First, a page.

that would allow consumers to “unlock” their cell phones drew support on Thursday from groups as diverse as a wireless trade association and a consumer watchdog.
Consumer Choice and Wireless Competition Act (H.R. 1123), introduced in March by Rep. Bob Goodlatte (R-Va.), makes clear that people who unlock wireless devices aren't violating copyright law. The
law, if enacted, would reverse a Librarian of Congress decision that took effect in January. But the bill would sunset in 2015, when the Librarian of Congress again examines the issue.
Thursday, representatives from the watchdog group Consumers Union, as well as the industry group CTIA-The Wireless Association, testified at a hearing that they support Goodlatte's proposal.
“Consumers should be able to use the mobile devices they have purchased as they see fit,” Consumers Union policy counsel George Slover said in his written testimony.
said that it believes the Librarian of Congress's decision rests “on solid legal ground,” but nonetheless supports Goodlatte's proposal. “Enactment of H.R. 1123 should alleviate
consumer confusion about whether unlocking his or her wireless phone will subject them to possible criminal penalties,” the organization said in its testimony.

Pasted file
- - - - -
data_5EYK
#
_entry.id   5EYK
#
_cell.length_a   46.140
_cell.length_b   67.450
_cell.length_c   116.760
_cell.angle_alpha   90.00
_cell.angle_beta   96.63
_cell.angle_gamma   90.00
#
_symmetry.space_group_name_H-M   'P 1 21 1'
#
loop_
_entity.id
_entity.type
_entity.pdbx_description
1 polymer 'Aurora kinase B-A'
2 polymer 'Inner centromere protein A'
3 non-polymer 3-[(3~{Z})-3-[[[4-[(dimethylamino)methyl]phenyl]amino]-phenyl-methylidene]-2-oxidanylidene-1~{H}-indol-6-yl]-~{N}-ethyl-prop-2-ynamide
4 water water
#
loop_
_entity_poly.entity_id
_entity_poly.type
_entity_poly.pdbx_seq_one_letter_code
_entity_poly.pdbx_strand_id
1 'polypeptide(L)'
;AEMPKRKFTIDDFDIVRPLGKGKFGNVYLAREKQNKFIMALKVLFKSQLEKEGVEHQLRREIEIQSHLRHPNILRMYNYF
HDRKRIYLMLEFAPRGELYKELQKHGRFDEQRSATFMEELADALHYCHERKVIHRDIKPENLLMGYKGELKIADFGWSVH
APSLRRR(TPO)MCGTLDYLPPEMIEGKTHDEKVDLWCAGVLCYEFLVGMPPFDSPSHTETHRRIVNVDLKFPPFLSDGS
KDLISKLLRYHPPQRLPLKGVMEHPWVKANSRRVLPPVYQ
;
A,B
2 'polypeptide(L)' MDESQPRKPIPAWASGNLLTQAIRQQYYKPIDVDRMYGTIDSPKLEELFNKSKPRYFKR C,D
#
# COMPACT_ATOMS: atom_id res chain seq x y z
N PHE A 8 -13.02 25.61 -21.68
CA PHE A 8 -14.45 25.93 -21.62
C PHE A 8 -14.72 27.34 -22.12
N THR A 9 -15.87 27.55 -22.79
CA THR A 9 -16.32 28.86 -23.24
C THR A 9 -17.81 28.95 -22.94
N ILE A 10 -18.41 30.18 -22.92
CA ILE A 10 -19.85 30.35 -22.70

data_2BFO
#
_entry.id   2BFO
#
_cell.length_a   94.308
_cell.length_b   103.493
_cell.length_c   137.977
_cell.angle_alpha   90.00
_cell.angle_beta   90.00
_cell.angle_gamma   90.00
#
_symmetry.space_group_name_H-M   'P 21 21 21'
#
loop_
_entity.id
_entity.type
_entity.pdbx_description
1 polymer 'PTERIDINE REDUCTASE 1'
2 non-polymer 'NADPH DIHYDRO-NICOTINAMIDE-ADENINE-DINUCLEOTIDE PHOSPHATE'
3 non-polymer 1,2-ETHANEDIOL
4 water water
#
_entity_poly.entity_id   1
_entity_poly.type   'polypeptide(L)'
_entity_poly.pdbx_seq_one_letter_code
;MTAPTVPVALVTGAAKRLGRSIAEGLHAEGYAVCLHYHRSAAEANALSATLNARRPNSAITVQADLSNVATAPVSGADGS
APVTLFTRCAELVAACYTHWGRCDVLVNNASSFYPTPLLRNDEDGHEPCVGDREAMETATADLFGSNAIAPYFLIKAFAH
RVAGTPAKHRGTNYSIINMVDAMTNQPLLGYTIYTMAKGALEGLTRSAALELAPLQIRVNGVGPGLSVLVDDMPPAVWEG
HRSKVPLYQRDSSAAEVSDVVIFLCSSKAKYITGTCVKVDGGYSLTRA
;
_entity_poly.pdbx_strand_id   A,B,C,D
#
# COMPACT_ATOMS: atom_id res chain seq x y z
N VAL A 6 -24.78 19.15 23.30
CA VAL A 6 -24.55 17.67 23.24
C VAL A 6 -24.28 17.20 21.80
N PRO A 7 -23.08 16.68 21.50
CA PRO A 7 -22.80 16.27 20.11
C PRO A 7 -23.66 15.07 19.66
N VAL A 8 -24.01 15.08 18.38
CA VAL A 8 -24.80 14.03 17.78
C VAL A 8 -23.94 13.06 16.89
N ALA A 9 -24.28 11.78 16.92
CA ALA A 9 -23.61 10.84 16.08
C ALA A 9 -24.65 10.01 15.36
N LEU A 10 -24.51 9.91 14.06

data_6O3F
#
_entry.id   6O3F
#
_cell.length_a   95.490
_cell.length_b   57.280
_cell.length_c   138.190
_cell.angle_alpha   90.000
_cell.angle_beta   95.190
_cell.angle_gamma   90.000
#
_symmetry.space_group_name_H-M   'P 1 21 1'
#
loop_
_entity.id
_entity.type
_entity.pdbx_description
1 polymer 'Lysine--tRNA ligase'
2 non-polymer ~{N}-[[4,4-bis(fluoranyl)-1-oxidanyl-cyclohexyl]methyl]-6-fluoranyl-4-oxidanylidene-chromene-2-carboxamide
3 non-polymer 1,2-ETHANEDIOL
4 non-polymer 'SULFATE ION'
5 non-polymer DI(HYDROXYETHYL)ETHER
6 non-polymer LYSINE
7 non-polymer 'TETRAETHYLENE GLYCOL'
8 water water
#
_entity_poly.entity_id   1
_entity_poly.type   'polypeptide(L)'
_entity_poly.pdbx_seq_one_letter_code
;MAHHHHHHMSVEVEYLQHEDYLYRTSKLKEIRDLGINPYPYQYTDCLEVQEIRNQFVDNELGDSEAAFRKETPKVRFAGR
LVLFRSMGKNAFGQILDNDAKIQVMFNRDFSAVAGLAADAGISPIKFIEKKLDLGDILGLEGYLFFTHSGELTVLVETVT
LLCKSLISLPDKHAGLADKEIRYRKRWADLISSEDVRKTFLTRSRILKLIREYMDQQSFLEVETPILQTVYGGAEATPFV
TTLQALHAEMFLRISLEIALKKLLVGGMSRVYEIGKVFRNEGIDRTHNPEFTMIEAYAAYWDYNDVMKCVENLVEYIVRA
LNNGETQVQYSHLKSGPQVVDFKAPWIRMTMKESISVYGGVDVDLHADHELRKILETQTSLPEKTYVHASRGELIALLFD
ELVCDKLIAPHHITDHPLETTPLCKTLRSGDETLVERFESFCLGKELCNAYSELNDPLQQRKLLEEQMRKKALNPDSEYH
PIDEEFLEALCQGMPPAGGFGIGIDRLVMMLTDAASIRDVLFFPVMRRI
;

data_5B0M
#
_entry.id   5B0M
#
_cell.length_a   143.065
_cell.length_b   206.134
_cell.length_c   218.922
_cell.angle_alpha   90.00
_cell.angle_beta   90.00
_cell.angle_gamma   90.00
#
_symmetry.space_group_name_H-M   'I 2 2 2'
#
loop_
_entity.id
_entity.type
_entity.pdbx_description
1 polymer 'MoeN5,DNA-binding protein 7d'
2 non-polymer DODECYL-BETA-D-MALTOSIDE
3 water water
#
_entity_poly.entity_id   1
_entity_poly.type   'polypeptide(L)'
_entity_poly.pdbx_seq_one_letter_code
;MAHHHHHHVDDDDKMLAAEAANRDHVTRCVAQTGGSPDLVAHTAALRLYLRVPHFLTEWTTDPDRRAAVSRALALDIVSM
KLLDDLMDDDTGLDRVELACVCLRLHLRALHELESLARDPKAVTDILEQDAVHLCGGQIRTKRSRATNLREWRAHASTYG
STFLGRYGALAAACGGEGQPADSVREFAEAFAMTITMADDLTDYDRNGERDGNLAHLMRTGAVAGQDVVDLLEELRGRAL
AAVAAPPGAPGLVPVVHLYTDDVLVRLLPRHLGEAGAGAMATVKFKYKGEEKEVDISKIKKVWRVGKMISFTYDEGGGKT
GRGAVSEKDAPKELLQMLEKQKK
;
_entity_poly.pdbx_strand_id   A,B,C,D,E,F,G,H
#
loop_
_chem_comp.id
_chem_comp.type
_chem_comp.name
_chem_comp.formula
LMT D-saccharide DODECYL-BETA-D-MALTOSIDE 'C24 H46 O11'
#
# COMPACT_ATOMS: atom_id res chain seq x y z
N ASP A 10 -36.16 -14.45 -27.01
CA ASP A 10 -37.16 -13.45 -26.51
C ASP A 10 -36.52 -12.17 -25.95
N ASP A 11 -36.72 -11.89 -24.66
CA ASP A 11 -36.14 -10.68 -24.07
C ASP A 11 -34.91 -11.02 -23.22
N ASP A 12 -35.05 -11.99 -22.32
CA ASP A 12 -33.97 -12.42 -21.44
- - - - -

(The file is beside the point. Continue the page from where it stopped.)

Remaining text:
Unlocking cell phones
allows them to be used on any compatible network, not simply the network the phone was originally bundled with. People who purchase used phones, or who travel abroad, often want to unlock the
Currently, people who unlock phones do so by tinkering with the digital rights management software that comes with the devices. But circumventing that type of software potentially
is a crime under the Digital Millennium Copyright Act.
Every three years, the Librarian of Congress issues exceptions to the anti-circumvention provisions that forbid removing digital
locks. In the past, the Copyright Office granted an exemption that allowed people to unlock cell phones. But last year, the authorities decided to allow the exemption to expire. The result is that
people who unlock cell phones now face the threat of criminal prosecution.
While no one at the hearing opposed Goodlatte's bill, some advocates say it doesn't go far enough. The digital
rights group Electronic Frontier Foundation has thrown its support behind a different bill, proposed by Rep. Zoe Lofgren (D-Calif.).
That measure allows people to remove any digital locks
on software, provided that people who do so aren't also infringing copyright. Lofgren's bill would explicitly legalize a host of activity that's arguably illegal now, including removing digital locks
to transfer the contents of DVDs to tablets